Collecting the info

The feds have kept files on us all

Tax forms and the census will soon collect information about same-sex spouses. And you never know who may be interested.

Under increasing pressure, the federal government has just announced that it will dismantle its Longitudinal Labour Force Survey, a mega database in Human Resources Development Canada of all sorts of information available about individual citizens.

The survey includes information from many sources, including tax returns and immigration documents. Several government departments can access the files for research purposes.

This trail may allow government officials to find out who your partner is (through the SIN number on a tax return) or if you’ve sponsored a partner’s immigration.

The database came to light last month, and though there’s been a promise to dismantle, there’s no guarantee something similar won’t take its place.

Although the Privacy Commissioner has expressed many concerns about the database, finding out who you sleep with is not one of them.

“That’s information that you provide yourself, anyway, so that wouldn’t be a surprise, I assume,” says Susan Wheeler, a communications person in the privacy office.

“You would declare that in your own file. You know who your own spouse is. So it’s not something that would take you into someone else’s information.”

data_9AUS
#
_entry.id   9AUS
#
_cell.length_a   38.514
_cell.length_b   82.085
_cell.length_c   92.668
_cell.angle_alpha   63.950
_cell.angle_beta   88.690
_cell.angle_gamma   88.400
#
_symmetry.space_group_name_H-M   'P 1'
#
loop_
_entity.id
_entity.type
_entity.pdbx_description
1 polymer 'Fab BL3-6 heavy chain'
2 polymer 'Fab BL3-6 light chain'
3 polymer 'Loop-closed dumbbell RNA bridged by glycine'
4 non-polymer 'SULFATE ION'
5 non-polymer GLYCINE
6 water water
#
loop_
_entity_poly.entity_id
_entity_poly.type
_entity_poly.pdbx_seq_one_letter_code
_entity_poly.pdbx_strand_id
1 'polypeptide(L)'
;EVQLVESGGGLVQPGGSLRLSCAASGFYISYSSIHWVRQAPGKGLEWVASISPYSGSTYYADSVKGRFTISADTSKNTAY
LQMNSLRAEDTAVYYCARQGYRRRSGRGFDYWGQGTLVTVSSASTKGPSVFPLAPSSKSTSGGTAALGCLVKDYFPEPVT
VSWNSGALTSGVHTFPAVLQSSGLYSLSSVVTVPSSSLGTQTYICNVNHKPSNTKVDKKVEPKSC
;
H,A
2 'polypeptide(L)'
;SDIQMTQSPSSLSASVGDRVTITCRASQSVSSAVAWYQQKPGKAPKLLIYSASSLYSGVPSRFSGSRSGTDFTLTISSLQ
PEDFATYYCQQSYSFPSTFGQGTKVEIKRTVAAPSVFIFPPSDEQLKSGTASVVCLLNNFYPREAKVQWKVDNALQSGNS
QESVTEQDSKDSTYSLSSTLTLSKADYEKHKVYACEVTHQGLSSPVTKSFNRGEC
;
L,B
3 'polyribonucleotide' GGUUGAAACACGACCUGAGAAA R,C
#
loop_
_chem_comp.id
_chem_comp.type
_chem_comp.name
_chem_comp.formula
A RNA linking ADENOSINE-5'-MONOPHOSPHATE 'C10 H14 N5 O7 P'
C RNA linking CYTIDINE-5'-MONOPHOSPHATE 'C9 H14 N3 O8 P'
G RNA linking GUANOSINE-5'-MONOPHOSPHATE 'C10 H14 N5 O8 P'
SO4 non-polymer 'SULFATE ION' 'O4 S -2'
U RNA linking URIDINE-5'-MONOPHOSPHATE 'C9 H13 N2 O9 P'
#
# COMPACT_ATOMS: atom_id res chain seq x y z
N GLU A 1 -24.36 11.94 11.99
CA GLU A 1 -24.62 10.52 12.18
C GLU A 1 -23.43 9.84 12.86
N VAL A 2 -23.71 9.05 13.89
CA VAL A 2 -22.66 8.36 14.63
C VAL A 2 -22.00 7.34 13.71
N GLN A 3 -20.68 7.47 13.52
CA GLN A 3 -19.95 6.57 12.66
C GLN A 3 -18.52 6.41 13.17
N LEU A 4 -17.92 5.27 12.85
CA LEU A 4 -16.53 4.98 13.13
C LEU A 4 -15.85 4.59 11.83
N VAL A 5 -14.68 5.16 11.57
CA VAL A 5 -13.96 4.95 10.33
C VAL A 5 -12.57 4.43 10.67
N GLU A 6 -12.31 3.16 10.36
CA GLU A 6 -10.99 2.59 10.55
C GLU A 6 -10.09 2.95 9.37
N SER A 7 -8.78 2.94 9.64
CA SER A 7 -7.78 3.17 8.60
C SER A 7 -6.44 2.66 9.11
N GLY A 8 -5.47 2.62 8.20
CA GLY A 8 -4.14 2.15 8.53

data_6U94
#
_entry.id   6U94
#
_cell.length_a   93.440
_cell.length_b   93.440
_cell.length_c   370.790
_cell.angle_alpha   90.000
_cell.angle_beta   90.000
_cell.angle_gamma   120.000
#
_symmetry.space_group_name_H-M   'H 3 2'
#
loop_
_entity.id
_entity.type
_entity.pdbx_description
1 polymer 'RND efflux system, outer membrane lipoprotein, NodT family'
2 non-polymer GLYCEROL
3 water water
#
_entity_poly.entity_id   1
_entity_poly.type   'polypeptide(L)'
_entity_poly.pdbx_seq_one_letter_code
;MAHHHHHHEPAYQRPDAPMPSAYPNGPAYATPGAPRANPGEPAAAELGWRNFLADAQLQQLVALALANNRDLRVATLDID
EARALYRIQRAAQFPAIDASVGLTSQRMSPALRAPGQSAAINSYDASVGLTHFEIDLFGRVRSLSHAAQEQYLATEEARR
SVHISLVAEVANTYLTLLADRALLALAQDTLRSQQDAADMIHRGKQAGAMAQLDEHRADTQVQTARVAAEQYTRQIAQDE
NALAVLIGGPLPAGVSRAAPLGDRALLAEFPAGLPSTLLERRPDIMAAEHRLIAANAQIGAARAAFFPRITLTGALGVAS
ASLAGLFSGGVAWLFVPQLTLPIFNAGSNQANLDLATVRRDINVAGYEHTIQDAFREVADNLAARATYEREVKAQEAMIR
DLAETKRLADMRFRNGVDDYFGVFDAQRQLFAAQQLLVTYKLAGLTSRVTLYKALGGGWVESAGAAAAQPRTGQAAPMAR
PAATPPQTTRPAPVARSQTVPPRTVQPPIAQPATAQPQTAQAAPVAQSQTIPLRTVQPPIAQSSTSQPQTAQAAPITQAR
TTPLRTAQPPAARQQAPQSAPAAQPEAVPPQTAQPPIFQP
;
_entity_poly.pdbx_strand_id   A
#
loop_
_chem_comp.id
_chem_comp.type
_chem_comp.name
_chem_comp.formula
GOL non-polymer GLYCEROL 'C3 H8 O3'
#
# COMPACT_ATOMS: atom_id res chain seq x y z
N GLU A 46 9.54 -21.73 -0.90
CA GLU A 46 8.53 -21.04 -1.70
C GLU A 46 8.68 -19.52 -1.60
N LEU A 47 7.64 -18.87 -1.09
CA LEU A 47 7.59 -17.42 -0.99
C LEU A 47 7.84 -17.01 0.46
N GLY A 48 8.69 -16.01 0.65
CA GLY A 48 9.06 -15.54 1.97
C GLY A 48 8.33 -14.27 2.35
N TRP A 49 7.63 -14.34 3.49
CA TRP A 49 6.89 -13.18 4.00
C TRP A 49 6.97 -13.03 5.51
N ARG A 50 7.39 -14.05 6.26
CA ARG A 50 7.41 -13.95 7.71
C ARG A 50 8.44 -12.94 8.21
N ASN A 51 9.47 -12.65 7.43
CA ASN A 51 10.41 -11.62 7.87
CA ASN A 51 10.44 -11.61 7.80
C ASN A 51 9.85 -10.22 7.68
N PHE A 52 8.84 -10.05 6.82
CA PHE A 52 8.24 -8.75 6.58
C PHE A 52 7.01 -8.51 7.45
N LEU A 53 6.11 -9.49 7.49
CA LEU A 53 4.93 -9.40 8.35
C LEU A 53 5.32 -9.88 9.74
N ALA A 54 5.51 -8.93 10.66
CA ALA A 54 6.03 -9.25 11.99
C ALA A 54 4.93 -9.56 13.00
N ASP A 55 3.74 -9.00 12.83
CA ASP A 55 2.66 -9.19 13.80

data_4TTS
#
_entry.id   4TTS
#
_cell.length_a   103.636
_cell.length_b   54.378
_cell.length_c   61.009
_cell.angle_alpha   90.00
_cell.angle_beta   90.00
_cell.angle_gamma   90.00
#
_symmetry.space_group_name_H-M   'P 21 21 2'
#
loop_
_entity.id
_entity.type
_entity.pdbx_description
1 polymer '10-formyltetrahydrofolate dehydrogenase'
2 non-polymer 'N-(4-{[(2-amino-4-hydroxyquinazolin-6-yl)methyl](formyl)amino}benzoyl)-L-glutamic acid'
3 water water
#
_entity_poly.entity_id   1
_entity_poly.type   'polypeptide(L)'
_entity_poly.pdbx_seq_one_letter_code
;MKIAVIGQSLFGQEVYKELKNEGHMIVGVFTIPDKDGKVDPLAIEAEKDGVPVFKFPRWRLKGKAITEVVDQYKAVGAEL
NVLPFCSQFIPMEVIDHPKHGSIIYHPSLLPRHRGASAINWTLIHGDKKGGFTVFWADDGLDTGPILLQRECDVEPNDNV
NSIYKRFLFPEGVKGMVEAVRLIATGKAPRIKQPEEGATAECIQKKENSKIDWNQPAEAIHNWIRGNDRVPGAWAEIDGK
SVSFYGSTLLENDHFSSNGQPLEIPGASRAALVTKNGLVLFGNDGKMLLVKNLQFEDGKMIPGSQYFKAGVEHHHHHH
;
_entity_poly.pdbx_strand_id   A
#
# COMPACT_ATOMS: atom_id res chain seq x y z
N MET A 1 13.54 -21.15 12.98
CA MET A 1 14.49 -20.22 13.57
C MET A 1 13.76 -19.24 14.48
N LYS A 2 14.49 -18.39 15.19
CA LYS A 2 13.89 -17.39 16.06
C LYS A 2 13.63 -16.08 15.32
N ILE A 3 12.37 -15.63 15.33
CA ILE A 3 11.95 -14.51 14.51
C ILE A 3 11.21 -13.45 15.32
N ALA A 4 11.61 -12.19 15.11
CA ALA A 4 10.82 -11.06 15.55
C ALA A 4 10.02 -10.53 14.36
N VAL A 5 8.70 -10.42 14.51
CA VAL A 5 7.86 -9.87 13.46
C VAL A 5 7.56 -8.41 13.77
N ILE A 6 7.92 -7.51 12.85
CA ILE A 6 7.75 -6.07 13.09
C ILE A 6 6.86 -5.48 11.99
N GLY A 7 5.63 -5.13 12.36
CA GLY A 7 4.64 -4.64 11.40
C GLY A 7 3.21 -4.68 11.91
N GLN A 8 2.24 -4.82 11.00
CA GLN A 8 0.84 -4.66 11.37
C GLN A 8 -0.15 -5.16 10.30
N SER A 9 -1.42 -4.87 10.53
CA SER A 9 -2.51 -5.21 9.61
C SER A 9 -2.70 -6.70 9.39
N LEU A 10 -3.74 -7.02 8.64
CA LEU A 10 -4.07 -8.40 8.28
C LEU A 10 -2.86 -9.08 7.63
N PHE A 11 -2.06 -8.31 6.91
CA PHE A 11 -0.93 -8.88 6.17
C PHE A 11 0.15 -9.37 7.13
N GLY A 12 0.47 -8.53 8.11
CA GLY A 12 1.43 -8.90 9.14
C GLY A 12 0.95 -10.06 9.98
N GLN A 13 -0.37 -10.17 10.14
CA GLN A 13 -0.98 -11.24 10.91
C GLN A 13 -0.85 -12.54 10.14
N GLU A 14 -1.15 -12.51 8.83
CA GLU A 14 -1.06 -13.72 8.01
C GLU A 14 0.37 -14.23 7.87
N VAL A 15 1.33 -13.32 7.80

When contacted, John Fisher at the national gay rights group Equality For Gays And Lesbians Everywhere had no comment on the files at HRDC, other than to say that “EGALE would not support the government maintaining information that is not necessary for the discharge of its responsibilities.

(EGALE fought hard and long for the gay additions to the census.)

The federal government collects information in many ways.

The 2001 Census (for the first time) will let people tick off a box that describes their relationship as “same-sex common law.” The information will become part of the pool of census data.

But unlike the HRDC data, census data is not searchable by individual.

“We don’t release individual records, for one,” says Rosemary Bender, manager of the 2001 Census Content Determination. She adds that even groupings of data must shield the identities of individuals. This becomes important in small areas, where indicating the presence of one or two characteristics can single out a person.

“We randomly round the data just to ensure that no single individual can be identified from any of the data that we release,” adds Bender.

If you’re curious to find out just what Human Resources has in your file, the Privacy Act entitles you to know.

Personal Information Request forms are available from MP offices, libraries and the Treasury Board Secretariat website. The form is one page long.

You must indicate which department you seek information from (Human Resources Development Canada) and which database you want to access (HRDC PPU 335). The form is sent to the Access To Information And Privacy Coordinator at HRDC.


The government must respond to your request within 30 days.

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